Mum seemed to share her disdain. Mum referred to us as ‘the drones’, not because we droned on all day expressing the fruits of our ‘thinking’, nor because we were delightful furry insects, but because we were ‘persons who live on the labour of others; parasitic loafers’.

How are we to discern the nature of ultimate reality, what is God like? To answer these questions, we may consult those who have reached a knowledge of and degree of intimacy with the supreme realities as to be able to speak with authority on these things. Also, we can just look about at creation, at the world of atoms and chemical compounds and living things and draw quite some understanding from that.

I observe my cow friends. Sometimes they stand about admiring the scenery; sometimes they interact with each other, licking their friends’ ears or butting the shoulders of those who bother them; sometimes they even chat with visiting primates; but mostly they apply themselves rigorously to the necessary job of mowing the lawn.

Everything in the world is working.

The plants seem to be just standing around but are actually hard at work digging the soil, harvesting sunlight, manufacturing sugar and negotiating with subterranean fungus over a reasonable payment of carbohydrates for services rendered.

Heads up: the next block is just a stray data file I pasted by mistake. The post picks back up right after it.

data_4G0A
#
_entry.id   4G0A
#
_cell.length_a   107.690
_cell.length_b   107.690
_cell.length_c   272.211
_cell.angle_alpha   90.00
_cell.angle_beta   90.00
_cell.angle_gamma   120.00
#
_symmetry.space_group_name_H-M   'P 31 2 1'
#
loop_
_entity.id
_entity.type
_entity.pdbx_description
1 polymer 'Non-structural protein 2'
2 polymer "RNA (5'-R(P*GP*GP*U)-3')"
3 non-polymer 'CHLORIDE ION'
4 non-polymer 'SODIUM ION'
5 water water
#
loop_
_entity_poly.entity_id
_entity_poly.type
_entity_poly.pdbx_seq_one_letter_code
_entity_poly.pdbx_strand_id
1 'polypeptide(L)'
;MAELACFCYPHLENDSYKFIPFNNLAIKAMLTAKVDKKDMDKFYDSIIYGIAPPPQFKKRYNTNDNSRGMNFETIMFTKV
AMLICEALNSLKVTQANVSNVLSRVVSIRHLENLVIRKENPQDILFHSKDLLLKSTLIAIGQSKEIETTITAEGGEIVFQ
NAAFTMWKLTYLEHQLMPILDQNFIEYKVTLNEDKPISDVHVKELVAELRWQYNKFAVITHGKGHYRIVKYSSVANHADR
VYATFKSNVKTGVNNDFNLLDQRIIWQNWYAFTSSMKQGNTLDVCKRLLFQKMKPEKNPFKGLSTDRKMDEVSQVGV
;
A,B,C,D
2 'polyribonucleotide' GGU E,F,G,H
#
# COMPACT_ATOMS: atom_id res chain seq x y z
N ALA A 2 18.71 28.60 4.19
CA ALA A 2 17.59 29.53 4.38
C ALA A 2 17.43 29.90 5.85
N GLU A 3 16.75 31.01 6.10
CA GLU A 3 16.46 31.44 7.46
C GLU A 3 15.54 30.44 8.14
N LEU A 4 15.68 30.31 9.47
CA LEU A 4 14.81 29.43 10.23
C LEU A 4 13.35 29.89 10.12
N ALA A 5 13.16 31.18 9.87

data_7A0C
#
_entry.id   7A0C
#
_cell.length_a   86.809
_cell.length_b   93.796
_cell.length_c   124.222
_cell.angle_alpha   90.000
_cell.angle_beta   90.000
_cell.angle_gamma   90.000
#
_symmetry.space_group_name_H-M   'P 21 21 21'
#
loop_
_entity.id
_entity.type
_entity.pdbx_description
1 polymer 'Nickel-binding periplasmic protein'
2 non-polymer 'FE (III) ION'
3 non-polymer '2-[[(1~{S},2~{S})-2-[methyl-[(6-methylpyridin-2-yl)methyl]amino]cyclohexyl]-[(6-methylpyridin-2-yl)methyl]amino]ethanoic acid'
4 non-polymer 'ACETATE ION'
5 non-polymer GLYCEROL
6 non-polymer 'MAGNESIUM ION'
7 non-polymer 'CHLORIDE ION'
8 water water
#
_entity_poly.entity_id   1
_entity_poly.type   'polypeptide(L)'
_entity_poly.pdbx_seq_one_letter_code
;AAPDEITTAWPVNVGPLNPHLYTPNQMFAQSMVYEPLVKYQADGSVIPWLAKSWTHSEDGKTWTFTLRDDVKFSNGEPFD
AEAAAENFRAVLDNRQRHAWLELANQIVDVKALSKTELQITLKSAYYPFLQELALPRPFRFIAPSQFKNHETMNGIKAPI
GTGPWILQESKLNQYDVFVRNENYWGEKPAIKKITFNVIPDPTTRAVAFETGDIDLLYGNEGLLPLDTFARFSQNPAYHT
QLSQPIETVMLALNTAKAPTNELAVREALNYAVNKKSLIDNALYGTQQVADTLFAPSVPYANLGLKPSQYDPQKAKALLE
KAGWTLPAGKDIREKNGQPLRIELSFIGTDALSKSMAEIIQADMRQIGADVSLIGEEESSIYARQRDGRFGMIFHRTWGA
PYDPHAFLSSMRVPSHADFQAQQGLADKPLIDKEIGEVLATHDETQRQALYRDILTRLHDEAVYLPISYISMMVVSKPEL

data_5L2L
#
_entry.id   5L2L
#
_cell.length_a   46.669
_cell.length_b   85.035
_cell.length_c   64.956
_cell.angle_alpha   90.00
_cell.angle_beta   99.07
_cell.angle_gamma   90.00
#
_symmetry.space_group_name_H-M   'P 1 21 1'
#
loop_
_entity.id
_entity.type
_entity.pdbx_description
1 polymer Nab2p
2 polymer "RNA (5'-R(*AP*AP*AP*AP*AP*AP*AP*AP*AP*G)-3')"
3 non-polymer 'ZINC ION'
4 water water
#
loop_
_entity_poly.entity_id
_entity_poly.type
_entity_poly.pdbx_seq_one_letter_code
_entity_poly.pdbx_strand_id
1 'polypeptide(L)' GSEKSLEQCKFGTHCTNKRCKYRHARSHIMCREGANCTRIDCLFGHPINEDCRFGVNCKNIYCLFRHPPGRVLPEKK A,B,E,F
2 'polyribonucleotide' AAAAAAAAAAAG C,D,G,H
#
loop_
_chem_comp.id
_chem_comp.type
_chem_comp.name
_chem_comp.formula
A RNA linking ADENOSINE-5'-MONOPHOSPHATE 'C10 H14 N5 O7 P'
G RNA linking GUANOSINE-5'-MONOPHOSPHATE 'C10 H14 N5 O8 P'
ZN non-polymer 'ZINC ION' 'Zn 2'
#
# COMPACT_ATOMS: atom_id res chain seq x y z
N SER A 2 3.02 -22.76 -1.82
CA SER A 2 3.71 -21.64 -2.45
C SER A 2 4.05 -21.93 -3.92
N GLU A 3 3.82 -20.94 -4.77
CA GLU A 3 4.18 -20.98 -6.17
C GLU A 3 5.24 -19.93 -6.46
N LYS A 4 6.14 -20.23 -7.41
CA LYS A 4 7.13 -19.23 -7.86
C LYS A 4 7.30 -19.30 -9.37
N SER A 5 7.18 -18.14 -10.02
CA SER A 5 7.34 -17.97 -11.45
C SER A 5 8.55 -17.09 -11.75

When I sit and vacantly watch the world go by, each cell is working away – mitochondria fuelling the movement of stuff from here to there across cell membranes – growing, repairing, regenerating.

The drone’s life – relaxing in his armchair in the sun – is not the life that we see in the world. It seems that if ultimate reality has brought forth the world that we see, then ultimate reality is not in favour of sitting about doing nothing.

As Sri Chinmoy put it:

Do what God always does:
Never stop working
 For mankind.’

Sri Chinmoy, #49,638, Seventy-Seven Thousand Service-Trees, part 50, Agni Press, 2009

Saint Paul brought it down to a more mundane level: ‘If anyone is not willing to work, let him not eat’ – 2 Thessalonians 3:10.

After university I worked at the Statistics Department (Tatauranga Aotearoa), briefly at the Labour Department (Te Tari Mahi), back to the Statistics Department, then as a background painter for Warner Brothers cartoons, layout artist for a magazine (not quite Vogue, in fact The Digest of Engineering, Marketing and Management); then for Jason’s Travel Publications, then Greenlane Hospital. After that I worked for a few years as a warehouseman in the Dress For Less warehouse humping cardboard boxes for the minimum wage.

workFor the last twenty years I have worked for the largest (though still fairly small) educational book publishing company in New Zealand, designing and doing the layout of school textbooks.

It is odd that they call this a CV - a curriculum vitae – as if a list of jobs were a description of life.